William Hawkins, who has worked as an architect in Portland since the mid 1960s, earned his degree from the Yale University Graduate School of Architecture and has a long history of advocating for the preservation and restoration of Portland’s architectural treasures. In 2013, the University of Oregon’s Historic Preservation Program presented Hawkins with the George McMath Award, which recognizes individuals “whose contributions in Oregon have raised awareness and advocacy for historic preservation.” Kingston Heath, former director of the Historic Preservation Program at the University of Oregon, said that Hawkins, “brought to national attention Portland’s cast-iron front heritage” and that “of particular significance were [Hawkins’] efforts to secure remnants, and in some cases full cast-iron fronts, in the city from demolition.” This advocacy was central to the restoration of the cast-iron architecture in the Skidmore District and Old Town. 

Karen Karlsson, Rick Michaelson, and Richard De Wolf, the current owners of the Fried-Durkheimer House, are fellow champions of architectural preservation in Portland. De Wolf’s design/build firm, ARCIFORM, has restored and renovated historic homes and landmarks in Oregon since 1997. Karlsson and Michaelson rescued the Victorian mansion known as the Goldsmith House from demolition in 2014 and then spearheaded the effort to preserve the Fried-Durkheimer House in 2016. Though the costs of this undertaking will be substantial, Michaelson told The Oregonian “It’s that important a house in Portland that I’m willing to take on that risk.”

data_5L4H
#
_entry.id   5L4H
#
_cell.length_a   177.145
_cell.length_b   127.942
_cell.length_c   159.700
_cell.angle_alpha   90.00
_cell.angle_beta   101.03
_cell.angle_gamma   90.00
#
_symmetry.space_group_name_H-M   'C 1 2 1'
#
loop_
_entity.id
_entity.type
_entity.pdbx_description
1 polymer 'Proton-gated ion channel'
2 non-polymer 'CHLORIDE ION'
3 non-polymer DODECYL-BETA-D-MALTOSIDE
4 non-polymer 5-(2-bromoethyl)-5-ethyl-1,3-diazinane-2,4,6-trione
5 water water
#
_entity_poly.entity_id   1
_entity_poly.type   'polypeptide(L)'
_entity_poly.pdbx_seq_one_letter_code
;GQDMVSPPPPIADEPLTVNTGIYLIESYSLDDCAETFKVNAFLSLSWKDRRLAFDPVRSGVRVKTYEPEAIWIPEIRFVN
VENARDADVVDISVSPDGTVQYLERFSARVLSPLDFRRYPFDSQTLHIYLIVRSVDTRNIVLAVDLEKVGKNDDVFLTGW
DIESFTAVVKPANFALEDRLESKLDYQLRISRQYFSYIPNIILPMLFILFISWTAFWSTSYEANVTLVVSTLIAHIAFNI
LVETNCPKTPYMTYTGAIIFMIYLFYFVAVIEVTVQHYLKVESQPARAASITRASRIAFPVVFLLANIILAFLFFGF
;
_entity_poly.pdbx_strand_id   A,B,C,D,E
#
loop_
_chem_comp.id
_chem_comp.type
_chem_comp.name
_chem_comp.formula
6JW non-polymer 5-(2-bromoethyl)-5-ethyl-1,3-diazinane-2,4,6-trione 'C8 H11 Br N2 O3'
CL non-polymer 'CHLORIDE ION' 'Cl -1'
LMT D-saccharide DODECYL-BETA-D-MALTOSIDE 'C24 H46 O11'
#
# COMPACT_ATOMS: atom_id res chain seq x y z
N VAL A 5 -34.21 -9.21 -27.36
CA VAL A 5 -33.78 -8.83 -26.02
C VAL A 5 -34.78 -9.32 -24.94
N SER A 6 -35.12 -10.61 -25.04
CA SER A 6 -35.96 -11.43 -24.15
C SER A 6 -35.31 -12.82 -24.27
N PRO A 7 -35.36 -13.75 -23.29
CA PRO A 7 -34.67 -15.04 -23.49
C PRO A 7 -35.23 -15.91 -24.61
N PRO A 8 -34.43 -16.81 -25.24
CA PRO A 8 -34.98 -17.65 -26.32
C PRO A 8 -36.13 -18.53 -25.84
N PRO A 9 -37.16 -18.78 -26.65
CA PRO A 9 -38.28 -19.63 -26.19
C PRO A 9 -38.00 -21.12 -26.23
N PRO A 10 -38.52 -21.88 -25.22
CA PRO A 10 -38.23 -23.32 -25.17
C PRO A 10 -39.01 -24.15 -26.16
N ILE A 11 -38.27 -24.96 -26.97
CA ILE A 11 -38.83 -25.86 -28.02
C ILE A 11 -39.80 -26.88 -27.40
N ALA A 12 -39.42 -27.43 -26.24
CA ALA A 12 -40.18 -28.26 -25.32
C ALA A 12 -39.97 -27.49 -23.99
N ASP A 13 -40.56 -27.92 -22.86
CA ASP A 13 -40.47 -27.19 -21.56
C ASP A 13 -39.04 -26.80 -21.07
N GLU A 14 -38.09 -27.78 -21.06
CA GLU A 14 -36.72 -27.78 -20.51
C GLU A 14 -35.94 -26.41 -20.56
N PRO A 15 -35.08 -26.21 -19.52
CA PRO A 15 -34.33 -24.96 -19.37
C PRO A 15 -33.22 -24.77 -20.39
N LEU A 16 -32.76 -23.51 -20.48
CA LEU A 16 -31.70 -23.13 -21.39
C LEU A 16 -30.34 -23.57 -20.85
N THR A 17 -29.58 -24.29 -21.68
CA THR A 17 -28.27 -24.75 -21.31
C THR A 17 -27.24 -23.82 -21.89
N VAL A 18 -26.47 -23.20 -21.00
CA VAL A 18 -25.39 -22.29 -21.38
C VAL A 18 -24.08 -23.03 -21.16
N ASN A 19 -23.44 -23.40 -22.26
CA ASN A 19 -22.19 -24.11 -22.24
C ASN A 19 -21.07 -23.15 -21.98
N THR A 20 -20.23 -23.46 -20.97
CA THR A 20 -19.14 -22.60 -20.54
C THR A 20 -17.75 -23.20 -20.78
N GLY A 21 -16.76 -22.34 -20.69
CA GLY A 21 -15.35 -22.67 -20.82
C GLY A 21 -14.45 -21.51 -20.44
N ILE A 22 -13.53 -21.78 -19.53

Photo by Erin Riddle

Recognizing the concerted efforts to save this historic home, William Hawkins submitted a recommendation to the Oregon Heritage Excellence Awards Committee, explaining the special expertise that ARCIFORM brings to this project:

By Natalie K Perrin & Libby Provost

It is my great pleasure to write a letter of recommendation for ARCIFORM, in particular, citing their successful efforts to save the  Morris Marks House [now listed in the National Register of Historic Places as theFried-Durkheimer House], a splendid example of the Italianate style of architecture that once dominated the City of Portland. It is one of two remaining residential structures designed by one of Portland’s most eminent architects of that era, Warren H. Williams . . . . It took the special expertise of Karen Karlsson, Rick Michaelson, and Richard De Wolf of ARCIFORM to overcome all obstacles to finally make successful the move of the house to its new site.